What senior academics can do to support reproducible and open research: a short, three-step guide

Olivia S. Kowalczyk, Alexandra Lautarescu, Elisabet Blok, Lorenza Dall’Aglio, Samuel J. Westwood*

*Corresponding author for this work

Research output: Contribution to journalComment/Letter to the editorAcademicpeer-review

1 Citation (Scopus)
1 Downloads (Pure)

Abstract

Increasingly, policies are being introduced to reward and recognise open research practices, while the adoption of such practices into research routines is being facilitated by many grassroots initiatives. However, despite this widespread endorsement and support, as well as various efforts led by early career researchers, open research is yet to be widely adopted. For open research to become the norm, initiatives should engage academics from all career stages, particularly senior academics (namely senior lecturers, readers, professors) given their routine involvement in determining the quality of research. Senior academics, however, face unique challenges in implementing policy changes and supporting grassroots initiatives. Given that—like all researchers—senior academics are motivated by self-interest, this paper lays out three feasible steps that senior academics can take to improve the quality and productivity of their research, that also serve to engender open research. These steps include changing (a) hiring criteria, (b) how scholarly outputs are credited, and (c) how we fund and publish in line with open research principles. The guidance we provide is accompanied by material for further reading.

Original languageEnglish
Article number116
JournalBMC Research Notes
Volume15
Issue number1
DOIs
Publication statusPublished - 22 Mar 2022

Bibliographical note

Funding Information:
Perhaps the most significant and less well-known policy changes concern preprints, which encourage the publication of scholarly outputs in a faster, more impactful, and more accessible manner. A preprint is a time-stamped, non-peer reviewed manuscript made freely and publicly accessible via an online server typically within 72-h of submission (e.g., PsyArXiv, LawArXiv). Thus, the significant time lag between manuscript submission and its publication (median days, 165) [] and the infeasible journal open access fees [] do not apply to preprints. Because of faster and wider dissemination, grantees are increasingly required to deposit preprints, particularly if funded research is of significant public health benefit (e.g., Bill & Melinda Gates Foundation) []. Further, a majority of journals permit preprints to be shared before or during manuscript submission [] (Additional file : Table S4), presumably due to evidence that journal articles linked to preprints have higher citation rates [, ]. Influential journals (e.g., BMJ, The Lancet) and funders (e.g., The National Institutes of Health, Wellcome Trust) are now explicitly stating that preprints can be cited [, ]. Preprints can additionally be referenced in researcher track records when applying for funding [] and included in submissions to the UK Government funding organisation, the Research Excellence Framework [].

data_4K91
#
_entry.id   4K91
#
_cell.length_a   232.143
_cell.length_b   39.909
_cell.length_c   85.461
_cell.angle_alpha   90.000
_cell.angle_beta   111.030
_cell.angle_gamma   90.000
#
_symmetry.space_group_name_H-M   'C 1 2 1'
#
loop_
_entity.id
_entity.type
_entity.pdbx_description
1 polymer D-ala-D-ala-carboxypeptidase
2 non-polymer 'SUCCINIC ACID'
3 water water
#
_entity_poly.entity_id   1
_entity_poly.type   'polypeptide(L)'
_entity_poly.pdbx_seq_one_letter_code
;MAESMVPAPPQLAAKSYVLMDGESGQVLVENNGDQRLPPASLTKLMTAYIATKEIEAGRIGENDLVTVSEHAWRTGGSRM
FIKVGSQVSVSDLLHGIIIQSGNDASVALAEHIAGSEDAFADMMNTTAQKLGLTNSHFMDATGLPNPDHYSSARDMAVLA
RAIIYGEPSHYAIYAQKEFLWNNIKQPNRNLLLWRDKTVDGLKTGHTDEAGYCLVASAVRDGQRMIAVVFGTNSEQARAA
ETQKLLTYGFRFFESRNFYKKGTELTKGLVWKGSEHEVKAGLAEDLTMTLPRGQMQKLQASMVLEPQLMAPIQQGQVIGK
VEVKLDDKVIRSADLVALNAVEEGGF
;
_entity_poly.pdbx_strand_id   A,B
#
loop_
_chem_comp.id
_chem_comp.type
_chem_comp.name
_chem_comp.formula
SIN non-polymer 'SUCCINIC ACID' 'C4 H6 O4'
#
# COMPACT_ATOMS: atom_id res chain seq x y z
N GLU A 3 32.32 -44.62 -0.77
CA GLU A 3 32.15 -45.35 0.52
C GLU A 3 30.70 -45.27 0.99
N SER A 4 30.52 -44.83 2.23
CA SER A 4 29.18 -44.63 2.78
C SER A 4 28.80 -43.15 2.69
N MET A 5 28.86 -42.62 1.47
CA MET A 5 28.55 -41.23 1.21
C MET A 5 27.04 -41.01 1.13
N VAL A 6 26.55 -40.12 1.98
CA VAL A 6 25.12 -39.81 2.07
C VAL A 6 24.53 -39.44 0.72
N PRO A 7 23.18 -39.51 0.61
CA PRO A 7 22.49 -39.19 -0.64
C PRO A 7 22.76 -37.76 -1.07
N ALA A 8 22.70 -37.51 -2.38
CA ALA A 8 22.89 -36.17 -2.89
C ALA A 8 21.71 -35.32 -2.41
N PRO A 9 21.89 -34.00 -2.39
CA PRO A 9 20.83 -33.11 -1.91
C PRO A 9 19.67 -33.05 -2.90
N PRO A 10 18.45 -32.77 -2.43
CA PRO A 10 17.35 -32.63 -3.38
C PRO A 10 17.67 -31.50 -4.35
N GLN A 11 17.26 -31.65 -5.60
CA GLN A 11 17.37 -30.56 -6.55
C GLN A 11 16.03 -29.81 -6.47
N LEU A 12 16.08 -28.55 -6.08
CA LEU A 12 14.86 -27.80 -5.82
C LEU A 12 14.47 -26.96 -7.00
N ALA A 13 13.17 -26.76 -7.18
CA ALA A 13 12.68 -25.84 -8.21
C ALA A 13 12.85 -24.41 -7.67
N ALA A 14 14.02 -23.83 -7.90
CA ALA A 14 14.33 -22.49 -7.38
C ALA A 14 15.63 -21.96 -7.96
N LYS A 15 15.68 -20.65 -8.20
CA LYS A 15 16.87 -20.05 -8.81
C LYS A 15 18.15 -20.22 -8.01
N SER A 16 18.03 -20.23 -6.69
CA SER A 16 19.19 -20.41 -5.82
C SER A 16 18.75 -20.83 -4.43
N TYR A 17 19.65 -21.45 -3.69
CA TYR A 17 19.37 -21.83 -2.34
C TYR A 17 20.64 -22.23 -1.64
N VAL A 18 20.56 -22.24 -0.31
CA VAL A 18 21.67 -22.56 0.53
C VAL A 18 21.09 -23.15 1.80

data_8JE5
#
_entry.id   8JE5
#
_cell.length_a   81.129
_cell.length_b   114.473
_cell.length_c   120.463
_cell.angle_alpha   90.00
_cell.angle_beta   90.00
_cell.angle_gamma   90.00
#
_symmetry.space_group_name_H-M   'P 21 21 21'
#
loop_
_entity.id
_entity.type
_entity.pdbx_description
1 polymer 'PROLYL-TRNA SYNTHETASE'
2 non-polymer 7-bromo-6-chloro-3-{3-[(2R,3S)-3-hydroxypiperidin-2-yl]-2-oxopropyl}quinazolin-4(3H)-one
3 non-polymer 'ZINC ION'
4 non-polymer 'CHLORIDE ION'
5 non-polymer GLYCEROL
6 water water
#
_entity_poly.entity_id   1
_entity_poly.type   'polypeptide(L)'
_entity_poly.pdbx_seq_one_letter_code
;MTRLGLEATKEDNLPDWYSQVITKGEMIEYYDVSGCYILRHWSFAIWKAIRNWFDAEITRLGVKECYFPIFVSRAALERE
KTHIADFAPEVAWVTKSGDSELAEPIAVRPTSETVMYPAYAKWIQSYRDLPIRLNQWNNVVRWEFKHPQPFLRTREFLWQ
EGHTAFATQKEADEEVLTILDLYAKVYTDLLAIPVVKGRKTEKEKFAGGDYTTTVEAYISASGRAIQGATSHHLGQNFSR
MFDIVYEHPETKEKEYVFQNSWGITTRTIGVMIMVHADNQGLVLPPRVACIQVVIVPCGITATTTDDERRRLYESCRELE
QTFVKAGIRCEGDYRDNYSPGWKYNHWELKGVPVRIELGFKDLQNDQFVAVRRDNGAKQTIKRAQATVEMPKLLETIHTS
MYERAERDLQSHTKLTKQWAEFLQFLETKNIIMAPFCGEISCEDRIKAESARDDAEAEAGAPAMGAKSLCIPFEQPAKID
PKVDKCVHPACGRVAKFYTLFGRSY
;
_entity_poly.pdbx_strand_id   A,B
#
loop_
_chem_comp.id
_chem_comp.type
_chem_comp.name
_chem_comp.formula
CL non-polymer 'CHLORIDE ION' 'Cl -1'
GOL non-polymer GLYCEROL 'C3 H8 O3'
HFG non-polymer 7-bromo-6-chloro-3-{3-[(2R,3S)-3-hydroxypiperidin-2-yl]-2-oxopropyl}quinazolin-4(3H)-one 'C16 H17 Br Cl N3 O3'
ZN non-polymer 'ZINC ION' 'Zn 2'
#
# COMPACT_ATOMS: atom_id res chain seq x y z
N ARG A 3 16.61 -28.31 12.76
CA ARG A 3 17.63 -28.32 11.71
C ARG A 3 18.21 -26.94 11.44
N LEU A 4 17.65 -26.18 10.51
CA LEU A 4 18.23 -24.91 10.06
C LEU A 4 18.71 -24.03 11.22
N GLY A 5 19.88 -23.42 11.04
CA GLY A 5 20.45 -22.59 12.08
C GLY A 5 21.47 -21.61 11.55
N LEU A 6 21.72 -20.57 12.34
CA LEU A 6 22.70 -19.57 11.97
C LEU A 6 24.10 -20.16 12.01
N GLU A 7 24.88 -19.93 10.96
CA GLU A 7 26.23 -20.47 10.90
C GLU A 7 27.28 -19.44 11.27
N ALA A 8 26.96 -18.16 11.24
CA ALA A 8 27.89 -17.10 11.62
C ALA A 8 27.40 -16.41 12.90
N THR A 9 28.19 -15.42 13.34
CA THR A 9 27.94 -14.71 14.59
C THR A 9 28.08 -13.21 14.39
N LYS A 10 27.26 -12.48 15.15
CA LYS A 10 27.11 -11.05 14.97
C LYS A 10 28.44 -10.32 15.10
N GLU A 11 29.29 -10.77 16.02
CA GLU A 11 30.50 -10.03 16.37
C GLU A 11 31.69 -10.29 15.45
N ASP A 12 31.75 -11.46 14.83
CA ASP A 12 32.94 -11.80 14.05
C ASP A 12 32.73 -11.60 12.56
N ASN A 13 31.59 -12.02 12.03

Publisher Copyright:
© 2022, The Author(s).

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